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Hypertens Res. 1999 Nov;22(4):261-72.

Relationships among blood pressures obtained using different measurement methods in the general population of Ohasama, Japan.

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1
Department of Clinical Pharmacology and Therapeutics, Tohoku University Graduate School of Pharmaceutical Science, and Medicine, Sendai, Japan.

Abstract

To examine the relationships between casual, ambulatory and home blood pressure measurements in the general population, these measurements were obtained in 1,695 of 3,744 subjects aged 20 yr or older in Ohasama, Japan. Of these 1,695 subjects, 1,207 measured their home blood pressure more than 14 times in each of the morning and evening (881 untreated subjects including normotensives and untreated hypertensives, 56.4 +/- 11.5 yr of age; 326 treated subjects, 66.0 +/- 9.2 yr of age). We analyzed data in these 1,207 subjects, examining the distribution of each measurement, the relationships among measurements, and the factors affecting the blood pressure differences among the measurements. For systolic pressure, the casual measurement was the highest among the methods examined. The daytime ambulatory measurement was significantly higher than morning and evening home measurements. Morning home measurements were significantly higher than those in the evening. For diastolic pressure, however, the morning home measurement was the highest among the methods examined. Short-term pressure variability (standard deviation and variation coefficient of ambulatory measurements) was greater than long-term pressure variability (standard deviation and variation coefficient of home measurements). The pressure variability in treated subjects was greater than that in untreated subjects. The correlation between casual pressure and the other pressures was not as strong (r<0.567). Among the relationships between ambulatory and home measurements, the strongest correlation was observed between the 24-h ambulatory measurement and the morning home measurement (r=0.738) in untreated subjects. The morning home measurement was highly correlated with the evening home measurement (r>0.814). The differences among the methods examined were affected by blood pressure level and age. It should be noted that in elderly and treated subjects, blood pressure measurement using one method does not necessarily correlate with that obtained using the other methods. This information is useful for the estimation of the value of one type of blood pressure measurement from values obtained with other methods.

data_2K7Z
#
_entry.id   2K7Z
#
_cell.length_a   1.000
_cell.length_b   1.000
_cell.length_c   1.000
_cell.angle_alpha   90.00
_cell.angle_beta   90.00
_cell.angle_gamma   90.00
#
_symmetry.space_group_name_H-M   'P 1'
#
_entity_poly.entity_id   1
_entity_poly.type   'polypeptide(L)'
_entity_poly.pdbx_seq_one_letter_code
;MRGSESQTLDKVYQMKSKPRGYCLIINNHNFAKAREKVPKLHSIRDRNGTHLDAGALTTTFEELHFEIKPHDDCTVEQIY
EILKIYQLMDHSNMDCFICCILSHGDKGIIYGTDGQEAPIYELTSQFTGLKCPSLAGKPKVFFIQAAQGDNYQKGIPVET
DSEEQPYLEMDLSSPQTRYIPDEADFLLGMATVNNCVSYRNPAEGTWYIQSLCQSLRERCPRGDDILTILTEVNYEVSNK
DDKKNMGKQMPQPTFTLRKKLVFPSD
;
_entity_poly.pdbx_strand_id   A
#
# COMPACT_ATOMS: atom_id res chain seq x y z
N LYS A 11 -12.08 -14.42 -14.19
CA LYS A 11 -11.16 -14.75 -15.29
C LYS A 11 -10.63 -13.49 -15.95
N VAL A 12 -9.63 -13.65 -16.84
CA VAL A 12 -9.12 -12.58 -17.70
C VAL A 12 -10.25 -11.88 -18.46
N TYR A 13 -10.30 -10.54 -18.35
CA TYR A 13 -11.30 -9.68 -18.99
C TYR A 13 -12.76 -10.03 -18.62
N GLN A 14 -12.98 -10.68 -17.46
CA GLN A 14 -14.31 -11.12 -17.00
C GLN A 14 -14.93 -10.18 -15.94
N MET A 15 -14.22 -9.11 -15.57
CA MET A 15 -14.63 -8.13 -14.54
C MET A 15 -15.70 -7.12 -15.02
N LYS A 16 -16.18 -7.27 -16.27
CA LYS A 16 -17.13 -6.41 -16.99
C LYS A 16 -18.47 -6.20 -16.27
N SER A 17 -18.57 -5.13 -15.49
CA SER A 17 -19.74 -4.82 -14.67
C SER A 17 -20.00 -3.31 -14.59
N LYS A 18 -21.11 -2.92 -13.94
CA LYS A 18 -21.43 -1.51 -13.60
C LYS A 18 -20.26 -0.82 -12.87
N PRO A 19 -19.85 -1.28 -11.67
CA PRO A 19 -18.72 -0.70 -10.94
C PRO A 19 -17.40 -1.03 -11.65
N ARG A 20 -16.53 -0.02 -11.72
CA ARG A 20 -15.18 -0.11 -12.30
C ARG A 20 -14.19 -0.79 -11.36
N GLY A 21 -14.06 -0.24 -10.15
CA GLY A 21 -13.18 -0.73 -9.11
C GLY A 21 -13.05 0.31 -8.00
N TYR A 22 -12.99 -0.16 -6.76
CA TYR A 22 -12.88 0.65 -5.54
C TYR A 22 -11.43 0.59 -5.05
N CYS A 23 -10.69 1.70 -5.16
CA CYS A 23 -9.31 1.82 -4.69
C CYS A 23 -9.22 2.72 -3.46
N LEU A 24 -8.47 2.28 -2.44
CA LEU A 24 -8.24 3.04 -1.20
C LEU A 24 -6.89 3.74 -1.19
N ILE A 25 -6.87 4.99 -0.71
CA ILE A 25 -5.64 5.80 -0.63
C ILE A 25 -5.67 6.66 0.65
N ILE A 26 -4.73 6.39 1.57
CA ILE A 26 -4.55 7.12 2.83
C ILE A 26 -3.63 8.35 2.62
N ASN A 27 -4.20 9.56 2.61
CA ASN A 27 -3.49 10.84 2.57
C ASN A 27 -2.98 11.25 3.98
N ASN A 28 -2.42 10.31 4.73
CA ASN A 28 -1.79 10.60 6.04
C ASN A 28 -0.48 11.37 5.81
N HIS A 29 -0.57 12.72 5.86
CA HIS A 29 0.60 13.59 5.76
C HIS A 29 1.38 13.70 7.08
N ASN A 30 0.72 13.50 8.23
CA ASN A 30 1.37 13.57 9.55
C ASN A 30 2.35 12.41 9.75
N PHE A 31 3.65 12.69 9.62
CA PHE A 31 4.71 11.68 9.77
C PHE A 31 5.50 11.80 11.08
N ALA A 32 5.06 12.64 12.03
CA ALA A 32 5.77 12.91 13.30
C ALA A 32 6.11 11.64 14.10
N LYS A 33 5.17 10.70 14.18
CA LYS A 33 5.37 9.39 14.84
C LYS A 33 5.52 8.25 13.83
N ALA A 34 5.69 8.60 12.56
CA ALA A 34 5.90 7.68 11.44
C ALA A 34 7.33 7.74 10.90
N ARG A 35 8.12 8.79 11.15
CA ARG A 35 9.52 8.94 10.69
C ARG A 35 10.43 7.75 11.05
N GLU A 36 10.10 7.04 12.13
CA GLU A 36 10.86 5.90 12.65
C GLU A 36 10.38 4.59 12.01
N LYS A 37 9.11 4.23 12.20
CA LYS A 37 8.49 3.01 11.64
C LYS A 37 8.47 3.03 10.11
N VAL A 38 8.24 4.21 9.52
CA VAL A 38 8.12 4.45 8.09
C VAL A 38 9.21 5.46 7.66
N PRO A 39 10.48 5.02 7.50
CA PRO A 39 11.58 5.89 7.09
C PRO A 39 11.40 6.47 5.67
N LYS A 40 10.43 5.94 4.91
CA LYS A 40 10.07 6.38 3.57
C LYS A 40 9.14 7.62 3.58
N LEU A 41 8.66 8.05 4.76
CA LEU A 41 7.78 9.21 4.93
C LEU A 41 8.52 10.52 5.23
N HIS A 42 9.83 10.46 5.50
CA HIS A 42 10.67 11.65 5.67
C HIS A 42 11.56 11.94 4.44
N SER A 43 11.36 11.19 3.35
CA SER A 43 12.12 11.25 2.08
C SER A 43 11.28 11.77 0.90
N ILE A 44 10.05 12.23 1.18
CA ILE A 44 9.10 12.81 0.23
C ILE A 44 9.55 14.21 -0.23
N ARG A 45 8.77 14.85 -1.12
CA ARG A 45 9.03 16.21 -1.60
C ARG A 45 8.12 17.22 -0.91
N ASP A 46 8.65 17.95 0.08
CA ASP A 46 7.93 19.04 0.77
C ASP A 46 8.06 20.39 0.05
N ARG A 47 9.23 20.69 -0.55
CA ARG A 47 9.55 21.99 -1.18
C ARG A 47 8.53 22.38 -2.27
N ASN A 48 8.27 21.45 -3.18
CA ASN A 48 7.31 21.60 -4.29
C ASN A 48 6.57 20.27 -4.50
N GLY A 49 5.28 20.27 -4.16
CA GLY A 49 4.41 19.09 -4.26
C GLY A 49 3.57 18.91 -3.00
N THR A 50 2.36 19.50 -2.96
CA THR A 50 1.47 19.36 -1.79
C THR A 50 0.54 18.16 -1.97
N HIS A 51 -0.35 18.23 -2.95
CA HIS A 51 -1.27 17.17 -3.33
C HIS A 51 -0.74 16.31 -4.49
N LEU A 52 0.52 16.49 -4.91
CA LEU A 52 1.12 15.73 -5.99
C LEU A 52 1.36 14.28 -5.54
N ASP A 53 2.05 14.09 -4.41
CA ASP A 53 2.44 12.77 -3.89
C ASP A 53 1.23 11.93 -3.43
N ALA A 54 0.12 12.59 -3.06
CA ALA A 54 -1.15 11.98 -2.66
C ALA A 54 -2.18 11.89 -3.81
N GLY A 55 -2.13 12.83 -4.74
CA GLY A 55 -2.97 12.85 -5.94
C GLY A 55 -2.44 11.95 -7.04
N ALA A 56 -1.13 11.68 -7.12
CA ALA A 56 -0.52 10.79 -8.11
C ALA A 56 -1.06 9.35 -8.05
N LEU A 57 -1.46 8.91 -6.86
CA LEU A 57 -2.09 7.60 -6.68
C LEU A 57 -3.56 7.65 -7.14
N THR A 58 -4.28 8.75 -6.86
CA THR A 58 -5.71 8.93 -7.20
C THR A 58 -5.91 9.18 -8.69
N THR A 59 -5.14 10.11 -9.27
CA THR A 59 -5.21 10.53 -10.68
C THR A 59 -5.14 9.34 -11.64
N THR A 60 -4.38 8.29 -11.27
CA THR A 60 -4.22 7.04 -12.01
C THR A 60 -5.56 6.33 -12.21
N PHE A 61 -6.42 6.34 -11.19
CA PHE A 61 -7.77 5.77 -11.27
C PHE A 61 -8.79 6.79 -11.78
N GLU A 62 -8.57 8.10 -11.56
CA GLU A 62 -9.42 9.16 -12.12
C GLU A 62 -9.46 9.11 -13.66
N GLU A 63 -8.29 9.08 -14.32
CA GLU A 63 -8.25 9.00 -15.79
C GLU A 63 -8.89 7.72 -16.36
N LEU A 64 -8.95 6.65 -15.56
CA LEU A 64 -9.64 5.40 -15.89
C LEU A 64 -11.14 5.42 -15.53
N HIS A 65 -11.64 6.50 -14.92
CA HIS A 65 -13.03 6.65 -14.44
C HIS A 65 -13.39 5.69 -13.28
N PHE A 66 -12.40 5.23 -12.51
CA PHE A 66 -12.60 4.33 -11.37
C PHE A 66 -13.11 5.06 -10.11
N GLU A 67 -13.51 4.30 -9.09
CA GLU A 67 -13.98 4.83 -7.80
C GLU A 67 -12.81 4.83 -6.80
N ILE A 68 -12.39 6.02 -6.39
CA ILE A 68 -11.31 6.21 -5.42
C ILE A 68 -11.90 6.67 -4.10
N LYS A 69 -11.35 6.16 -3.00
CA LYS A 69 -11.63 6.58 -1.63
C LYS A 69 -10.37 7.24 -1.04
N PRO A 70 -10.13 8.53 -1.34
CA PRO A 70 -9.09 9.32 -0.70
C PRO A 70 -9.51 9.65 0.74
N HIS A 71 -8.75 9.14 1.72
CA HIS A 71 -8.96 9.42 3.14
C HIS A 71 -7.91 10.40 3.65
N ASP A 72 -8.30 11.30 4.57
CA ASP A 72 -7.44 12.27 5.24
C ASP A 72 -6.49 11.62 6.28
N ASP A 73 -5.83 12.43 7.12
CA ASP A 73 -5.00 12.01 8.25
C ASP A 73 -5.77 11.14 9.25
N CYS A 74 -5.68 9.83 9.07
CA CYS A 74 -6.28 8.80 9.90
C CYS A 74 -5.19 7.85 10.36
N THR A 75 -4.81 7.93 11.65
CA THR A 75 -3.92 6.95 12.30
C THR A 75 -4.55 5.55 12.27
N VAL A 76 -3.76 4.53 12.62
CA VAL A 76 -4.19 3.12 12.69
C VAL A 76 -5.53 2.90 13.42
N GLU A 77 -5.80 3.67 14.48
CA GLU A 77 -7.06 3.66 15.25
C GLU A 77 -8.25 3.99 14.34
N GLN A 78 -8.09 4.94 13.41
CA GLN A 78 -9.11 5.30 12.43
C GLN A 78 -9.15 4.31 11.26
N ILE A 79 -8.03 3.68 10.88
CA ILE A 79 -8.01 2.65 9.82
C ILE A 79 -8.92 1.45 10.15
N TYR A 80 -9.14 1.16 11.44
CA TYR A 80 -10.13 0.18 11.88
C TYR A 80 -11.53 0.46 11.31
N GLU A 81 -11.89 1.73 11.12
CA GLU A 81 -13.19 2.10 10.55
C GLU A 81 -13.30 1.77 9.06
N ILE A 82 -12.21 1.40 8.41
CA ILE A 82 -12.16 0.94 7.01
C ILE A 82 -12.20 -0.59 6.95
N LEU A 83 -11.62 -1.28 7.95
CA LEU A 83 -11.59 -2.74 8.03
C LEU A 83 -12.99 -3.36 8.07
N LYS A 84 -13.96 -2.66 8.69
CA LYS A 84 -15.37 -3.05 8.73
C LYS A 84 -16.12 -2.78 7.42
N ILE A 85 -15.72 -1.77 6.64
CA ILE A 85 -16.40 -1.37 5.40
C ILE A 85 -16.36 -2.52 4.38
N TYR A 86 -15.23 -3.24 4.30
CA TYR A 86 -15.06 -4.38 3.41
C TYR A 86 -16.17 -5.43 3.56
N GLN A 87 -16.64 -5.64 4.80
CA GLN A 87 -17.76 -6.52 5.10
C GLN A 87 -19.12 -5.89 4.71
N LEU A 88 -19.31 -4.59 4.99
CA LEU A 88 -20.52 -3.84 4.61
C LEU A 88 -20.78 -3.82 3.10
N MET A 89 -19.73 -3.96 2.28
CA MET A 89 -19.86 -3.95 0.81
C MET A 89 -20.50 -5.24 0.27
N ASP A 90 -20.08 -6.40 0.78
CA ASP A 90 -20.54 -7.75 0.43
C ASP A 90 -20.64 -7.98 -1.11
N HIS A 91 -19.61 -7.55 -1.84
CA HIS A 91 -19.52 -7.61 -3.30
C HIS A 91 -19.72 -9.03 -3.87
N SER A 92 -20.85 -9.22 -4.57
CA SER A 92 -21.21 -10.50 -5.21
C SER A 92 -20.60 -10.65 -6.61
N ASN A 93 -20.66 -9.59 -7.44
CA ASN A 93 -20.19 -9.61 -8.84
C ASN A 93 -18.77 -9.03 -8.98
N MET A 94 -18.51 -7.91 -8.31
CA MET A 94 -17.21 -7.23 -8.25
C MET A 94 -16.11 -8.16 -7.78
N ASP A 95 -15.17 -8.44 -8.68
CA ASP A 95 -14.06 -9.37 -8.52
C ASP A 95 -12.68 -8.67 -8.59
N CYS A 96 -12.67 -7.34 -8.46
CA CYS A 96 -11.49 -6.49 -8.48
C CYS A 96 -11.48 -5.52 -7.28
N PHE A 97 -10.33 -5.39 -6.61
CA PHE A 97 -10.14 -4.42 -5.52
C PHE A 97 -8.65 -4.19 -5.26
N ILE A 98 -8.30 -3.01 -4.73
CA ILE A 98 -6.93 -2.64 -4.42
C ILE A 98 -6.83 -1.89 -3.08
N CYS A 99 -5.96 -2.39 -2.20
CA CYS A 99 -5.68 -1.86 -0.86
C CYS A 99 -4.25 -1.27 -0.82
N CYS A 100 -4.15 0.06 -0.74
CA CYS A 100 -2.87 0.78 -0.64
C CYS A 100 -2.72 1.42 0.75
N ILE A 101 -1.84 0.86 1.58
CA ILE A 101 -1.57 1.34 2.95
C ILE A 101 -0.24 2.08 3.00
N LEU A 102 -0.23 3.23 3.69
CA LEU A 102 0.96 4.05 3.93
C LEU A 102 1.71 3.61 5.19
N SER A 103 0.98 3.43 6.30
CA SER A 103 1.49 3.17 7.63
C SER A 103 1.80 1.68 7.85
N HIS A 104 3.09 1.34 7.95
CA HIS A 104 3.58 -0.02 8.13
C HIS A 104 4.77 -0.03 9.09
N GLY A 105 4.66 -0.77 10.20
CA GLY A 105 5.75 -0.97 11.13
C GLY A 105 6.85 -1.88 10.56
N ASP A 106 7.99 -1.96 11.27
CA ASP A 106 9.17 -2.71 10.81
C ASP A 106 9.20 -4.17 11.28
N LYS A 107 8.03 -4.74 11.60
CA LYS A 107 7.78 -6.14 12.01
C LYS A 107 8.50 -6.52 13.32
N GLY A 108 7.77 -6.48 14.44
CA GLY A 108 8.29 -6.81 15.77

PMID:
10580392
DOI:
10.1291/hypres.22.261
[Indexed for MEDLINE]
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